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Subject: Re: Hypothetical on conflicting laws
From: "Bergeron, Paul" <[log in to unmask]>
Reply-To:Records Management Program <[log in to unmask]>
Date:Wed, 4 Dec 2002 12:10:56 -0500
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A number of states have language in their statutes and/or regulations which say something to the effect that the "provision shall prevail which was the last expression of the will of the general court, and the earlier conflicting provision shall be deemed to have been repealed by implication." (NH RSA 624:11) Thus, judicial review is not always "required" to arbitrate conflicting provisions.

In the event that conflicting retention schedules were incorporated into a single regulation or law, I concur with the suggestion that the records manager opt for the longer retention period.
Similarly, if the retention schedule isn't really clear about an unusual type of record -- and the RM could give it a 60 day retention if he determines it is record type "A" or 2 years if he determines it is really record type "B" -- go with the longer period.

It will be much easier to defend should the need arise -- in a judicial review.

Paul R. Bergeron
City Clerk
229 Main Street
Nashua, NH 03060
Telephone: 603/589-3010
Fax: 603/589-3029
http://www.gonashua.com/



-----Original Message-----
From: Towne, Stephen [mailto:[log in to unmask]]
Sent: Wednesday, December 04, 2002 11:35 AM
To: [log in to unmask]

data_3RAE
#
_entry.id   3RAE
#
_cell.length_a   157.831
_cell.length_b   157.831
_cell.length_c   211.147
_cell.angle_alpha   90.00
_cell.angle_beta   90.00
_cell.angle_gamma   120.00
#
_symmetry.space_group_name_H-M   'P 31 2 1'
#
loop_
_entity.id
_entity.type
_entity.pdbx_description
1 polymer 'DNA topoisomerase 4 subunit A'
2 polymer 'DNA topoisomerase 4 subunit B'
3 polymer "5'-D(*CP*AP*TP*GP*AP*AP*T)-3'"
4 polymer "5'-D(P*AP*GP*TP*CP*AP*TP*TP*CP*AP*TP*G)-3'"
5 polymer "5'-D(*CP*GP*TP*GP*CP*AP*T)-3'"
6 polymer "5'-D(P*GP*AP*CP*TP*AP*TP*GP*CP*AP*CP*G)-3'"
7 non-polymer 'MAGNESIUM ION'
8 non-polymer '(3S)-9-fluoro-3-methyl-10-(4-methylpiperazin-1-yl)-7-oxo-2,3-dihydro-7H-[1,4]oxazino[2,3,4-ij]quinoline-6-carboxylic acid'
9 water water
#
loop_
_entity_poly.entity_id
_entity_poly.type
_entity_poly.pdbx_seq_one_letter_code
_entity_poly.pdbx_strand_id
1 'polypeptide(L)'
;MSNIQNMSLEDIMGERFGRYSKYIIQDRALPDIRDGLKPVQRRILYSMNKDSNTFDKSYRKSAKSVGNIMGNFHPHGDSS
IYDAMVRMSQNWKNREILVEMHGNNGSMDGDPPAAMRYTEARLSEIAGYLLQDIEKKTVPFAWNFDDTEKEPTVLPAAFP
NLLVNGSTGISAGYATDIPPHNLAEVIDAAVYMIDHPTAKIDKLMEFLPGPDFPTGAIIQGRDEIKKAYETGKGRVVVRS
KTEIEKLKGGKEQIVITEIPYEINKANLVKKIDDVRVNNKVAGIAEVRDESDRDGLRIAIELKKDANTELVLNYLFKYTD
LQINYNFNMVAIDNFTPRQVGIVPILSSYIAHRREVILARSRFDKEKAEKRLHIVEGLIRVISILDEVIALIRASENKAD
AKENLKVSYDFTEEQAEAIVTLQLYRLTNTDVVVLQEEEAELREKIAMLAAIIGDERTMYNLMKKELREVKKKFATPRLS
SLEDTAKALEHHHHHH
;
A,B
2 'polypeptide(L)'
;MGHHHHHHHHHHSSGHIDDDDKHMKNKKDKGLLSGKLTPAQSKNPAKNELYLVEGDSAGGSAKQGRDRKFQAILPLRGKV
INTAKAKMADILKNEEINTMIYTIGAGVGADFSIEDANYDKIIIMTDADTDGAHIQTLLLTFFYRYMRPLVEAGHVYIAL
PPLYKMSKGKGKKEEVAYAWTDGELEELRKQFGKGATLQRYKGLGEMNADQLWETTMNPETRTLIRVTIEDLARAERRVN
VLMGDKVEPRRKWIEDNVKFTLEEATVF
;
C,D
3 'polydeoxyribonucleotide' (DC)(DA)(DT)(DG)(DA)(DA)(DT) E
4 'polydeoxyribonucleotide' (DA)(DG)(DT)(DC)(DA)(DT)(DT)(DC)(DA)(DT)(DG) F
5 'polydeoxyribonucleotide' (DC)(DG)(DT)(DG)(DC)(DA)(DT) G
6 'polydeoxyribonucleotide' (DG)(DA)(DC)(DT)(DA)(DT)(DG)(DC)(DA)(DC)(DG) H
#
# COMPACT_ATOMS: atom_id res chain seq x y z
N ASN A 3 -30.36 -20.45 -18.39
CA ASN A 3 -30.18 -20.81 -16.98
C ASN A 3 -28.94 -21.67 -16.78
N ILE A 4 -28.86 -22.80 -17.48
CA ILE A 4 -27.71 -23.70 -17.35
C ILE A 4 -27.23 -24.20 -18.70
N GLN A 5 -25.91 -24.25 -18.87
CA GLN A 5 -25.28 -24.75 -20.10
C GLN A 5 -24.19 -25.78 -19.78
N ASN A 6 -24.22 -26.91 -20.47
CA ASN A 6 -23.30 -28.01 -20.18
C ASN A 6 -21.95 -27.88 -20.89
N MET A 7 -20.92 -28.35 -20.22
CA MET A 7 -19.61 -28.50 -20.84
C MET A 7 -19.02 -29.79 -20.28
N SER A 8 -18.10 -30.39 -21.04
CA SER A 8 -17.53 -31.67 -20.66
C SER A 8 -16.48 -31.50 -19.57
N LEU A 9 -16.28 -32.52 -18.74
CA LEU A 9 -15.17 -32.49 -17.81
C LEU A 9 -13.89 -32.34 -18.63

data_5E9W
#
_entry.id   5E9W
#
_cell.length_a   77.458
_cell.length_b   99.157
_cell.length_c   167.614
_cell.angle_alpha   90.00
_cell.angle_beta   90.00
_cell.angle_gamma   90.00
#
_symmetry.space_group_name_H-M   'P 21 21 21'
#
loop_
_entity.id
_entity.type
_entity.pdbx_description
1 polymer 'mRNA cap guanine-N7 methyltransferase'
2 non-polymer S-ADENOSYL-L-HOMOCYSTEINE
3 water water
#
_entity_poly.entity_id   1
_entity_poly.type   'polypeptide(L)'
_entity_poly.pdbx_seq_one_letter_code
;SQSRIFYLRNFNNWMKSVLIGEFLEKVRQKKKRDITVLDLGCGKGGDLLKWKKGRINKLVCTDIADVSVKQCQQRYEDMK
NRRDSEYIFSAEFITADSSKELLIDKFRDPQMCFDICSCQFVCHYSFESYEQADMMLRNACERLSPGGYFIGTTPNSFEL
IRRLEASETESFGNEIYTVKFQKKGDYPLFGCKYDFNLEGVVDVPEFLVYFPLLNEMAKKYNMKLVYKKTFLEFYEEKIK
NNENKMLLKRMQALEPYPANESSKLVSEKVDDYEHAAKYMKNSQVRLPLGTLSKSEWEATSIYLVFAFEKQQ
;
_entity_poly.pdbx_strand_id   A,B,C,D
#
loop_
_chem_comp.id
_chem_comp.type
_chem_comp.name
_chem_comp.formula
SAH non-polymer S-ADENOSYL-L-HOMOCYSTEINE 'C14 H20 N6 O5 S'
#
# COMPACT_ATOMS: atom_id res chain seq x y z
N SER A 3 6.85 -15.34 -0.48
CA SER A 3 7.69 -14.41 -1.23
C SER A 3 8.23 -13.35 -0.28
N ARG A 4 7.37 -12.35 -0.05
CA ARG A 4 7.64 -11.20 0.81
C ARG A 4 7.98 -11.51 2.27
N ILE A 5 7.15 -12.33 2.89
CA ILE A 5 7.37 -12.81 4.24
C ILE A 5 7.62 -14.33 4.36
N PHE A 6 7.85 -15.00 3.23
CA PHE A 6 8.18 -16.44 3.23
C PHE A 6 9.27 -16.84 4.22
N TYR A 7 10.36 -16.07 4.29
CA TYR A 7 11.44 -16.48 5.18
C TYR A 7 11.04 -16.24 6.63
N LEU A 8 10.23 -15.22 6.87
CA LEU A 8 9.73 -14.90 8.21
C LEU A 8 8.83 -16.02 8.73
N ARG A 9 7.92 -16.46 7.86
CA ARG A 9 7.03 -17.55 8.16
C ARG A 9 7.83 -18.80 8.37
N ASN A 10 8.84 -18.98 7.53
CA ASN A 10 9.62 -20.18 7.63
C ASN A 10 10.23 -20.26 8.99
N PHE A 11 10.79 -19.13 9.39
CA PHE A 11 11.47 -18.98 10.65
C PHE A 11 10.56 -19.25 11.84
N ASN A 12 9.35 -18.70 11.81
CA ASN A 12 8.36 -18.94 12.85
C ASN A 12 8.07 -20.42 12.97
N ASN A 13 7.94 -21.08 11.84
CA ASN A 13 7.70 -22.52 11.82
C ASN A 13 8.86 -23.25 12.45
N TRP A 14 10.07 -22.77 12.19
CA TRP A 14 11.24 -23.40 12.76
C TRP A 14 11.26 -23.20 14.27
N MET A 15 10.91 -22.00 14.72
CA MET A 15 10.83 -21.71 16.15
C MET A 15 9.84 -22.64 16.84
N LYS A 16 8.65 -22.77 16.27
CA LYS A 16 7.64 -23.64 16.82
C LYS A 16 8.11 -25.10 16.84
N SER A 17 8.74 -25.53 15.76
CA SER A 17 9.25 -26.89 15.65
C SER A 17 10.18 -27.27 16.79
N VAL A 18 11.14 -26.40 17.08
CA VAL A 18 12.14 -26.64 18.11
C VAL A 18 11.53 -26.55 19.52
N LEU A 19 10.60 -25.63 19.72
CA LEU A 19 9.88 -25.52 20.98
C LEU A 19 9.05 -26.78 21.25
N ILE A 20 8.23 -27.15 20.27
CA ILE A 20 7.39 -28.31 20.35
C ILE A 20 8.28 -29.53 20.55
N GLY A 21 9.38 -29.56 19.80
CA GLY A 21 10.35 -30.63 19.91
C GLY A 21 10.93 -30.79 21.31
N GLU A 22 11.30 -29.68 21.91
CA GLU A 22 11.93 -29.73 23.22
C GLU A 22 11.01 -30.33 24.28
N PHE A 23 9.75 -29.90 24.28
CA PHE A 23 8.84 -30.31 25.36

Subject: Re: Hypothetical on conflicng laws


Mr. Montana's comments are well taken.  But hypothetically speaking,
before we assume that government authorities are hostile to it, I think
it might be easier, faster, and cheaper to change the laws in the
legislature(s) than to go to court to fix the problem.  This approach
gets to the root of the problem.  State legislatures are relatively
accessible:  legislators are happy to "author" bills suggested to them
even if you don't wave rolls of dollars under their noses.  If state
agencies are interested in the matter it would be all the more easy as
many legislators will try to be helpful and cooperative.  However,
choosing the legislator to carry the bill is the critical issue.  The
key is to build consensus given the political machinations that color
legislative affairs.  If the conflict in the laws is nonsensical (and
often is, a result of poor law drafting or oversight) and serves no
policy purpose, it could be an easy process.

Such has been my experience.  I have had no experience working with
Congress.

Steve Towne
IUPUI Special Collections and Archives

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